Now Grandfather never cared much for money, but times had changed for the Indian and living off the land was a little harder now. However these men had a map of some kind and were bound that they would find the gold in question, so Grandfather agreed to act as guide for them. However he could scarcely conceal the fact that he thought all whites a little crazy that searched for this yellow metal. Even though they assured Grandfather that if they found the gold he would be a rich man, this made little or no difference to him.
After the treasure party had reached the foot of Mount Shasta, the whites began drinking a lot, so Grandfather told them that he would go ahead and explore some of the lower level rock shelves, as they were in no condition to do so themselves. Soon that morning he set out up a mountain trail, and after quite a bit of rough climbing, he reached a shelf that he wished to examine. Then it happened. A timber rattler struck him in the leg!
Grandfather killed the snake and started to come back down to a more comfortable spot, but soon found it difficult to go on, and as best as he can remember he became sick at his stomach and fainted. When he came around again, he thought he was dreaming, for three large Sasquatch about eight to ten feet tall surrounded him. He noted that they had made a small cut on the snakebite and had somehow removed some of the venom, and placed cool moss on the bite. Then one of the Matah Kagmi made a kind of grunting sound and the two lifted him up and took him down a trail that he did not know. Finally after some little descent down the mountainside, they placed him under a low brushy tree and left. Again Grandfather heard that mournful cry of the Sasquatch, "Aagooooooouummmmm!"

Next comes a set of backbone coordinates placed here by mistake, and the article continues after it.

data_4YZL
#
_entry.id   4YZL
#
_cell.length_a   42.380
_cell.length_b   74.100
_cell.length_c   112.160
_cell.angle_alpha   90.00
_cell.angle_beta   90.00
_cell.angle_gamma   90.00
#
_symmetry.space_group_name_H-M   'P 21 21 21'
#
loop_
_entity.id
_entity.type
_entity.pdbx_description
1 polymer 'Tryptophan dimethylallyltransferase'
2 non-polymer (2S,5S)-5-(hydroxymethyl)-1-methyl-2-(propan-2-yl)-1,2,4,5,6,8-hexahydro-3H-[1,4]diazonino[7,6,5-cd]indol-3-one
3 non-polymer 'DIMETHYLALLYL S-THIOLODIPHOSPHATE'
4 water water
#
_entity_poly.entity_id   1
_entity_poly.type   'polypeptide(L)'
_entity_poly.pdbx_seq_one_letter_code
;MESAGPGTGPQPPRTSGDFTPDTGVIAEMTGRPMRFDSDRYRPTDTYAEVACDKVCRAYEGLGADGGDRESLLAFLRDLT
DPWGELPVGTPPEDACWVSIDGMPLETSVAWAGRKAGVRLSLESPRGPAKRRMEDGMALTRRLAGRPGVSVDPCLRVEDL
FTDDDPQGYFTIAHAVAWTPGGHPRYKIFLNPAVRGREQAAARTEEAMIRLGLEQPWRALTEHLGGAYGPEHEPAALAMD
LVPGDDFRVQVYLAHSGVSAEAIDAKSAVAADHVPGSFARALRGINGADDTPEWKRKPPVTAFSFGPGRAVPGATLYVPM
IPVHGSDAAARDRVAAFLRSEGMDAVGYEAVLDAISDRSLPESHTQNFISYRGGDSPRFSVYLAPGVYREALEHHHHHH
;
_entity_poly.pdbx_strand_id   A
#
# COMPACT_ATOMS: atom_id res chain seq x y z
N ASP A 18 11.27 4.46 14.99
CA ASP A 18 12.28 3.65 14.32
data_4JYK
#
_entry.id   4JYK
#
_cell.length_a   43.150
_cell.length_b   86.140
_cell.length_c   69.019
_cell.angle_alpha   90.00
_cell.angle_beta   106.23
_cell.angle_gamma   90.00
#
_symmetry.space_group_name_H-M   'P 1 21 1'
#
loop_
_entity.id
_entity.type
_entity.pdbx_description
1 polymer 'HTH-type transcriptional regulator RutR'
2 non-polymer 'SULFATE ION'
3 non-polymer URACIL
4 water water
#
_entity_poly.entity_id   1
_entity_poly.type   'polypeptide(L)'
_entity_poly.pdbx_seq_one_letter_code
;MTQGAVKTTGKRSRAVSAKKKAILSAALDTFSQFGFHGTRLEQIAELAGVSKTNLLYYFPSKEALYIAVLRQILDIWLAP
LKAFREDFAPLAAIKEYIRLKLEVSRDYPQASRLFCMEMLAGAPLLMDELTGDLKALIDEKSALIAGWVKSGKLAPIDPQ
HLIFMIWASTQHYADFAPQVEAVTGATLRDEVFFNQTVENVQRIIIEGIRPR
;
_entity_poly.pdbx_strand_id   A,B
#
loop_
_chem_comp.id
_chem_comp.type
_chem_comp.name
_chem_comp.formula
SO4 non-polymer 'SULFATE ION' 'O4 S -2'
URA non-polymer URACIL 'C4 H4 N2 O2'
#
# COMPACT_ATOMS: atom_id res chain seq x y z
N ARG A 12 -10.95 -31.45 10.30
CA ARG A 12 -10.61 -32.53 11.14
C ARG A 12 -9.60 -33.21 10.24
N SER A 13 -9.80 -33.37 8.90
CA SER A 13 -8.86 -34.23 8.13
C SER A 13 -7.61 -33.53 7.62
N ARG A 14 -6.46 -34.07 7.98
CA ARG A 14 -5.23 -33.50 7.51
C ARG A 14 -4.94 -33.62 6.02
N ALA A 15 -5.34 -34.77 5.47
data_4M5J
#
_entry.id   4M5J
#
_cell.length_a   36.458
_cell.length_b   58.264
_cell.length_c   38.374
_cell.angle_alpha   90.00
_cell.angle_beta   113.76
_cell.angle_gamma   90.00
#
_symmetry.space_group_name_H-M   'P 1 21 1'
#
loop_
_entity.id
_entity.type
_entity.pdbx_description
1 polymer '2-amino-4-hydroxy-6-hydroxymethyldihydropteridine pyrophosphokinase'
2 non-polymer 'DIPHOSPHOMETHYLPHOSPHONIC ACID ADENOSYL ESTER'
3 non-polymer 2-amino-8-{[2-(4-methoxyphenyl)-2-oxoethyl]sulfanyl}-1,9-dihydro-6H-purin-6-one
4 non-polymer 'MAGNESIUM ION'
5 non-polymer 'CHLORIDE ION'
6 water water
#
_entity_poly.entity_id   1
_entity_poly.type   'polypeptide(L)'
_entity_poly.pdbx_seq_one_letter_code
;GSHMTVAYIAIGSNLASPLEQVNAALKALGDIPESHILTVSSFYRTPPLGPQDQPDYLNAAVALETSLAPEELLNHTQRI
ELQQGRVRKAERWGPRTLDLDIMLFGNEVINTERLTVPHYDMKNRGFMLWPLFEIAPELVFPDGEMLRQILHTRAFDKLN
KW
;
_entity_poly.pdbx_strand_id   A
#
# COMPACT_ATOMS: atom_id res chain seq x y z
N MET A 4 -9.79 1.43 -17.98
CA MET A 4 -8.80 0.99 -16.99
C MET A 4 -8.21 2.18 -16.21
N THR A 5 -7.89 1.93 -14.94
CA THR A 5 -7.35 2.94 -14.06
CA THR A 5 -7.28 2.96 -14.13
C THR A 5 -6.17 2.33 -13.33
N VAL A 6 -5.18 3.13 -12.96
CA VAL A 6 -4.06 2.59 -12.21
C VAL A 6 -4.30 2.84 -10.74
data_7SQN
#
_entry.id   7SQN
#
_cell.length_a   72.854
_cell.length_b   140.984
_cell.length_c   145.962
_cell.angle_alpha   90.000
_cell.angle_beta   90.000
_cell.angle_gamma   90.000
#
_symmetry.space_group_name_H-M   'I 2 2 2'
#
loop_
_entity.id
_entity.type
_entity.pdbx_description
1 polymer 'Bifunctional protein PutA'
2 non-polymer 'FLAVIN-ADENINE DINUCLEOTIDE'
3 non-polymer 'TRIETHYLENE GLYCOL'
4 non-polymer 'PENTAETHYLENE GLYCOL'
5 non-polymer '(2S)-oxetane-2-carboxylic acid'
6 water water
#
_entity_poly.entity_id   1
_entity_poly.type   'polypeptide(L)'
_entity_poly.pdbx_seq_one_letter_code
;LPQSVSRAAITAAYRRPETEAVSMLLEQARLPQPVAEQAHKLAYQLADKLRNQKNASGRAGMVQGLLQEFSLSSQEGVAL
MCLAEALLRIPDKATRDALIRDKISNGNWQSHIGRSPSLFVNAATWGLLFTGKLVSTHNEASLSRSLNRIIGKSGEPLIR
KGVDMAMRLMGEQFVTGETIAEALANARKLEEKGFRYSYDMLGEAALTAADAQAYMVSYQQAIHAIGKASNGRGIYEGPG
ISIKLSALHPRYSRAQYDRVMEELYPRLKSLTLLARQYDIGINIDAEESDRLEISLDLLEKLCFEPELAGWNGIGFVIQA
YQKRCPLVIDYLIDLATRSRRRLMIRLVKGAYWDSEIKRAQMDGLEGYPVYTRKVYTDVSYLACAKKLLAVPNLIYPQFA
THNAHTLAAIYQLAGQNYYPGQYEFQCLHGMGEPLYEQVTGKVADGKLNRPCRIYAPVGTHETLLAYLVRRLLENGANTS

After a while he began to feel better, and then took his old .44 caliber cap and ball pistol and began to fire some shots in the air. Finally the gold party found him. Grandfather said nothing about what happened concerning the Sasquatch. He was taken back to where the pack mules were tied, and then on to the nearest little town where he rested for a few days, and then returned to Tulelake. Grandfather told only his immediate family about this encounter, and after this would never take anyone for any amount of money to the Mount Shasta region. He would only say: "Matah Kagmi live! That Holy Place, I have friends there."
For many years after, in the still of the evening or sometimes late at night, he would still hear the sound he now knew, "Aagoooooouumm," the call of the Sasquatch. Grandfather went on to relate that the Matah Kagmi were not vicious, but were very shy, especially of the white man, and they generally only came out in the evenings and at night. They lived chiefly on roots they dug and berries, and only ate meat in the bitterest of cold weather. Their homes are in deep mountainside boroughs, unknown to man.
I never tired of these stories that my Grandfather told to me as a boy, and he said they were true, and I believed him. May his spirit always know peace.
Written by a Modoc.
© INFO Journal, Vol. 2, No 2, Spring 1970
Credit Stockard Greyling, California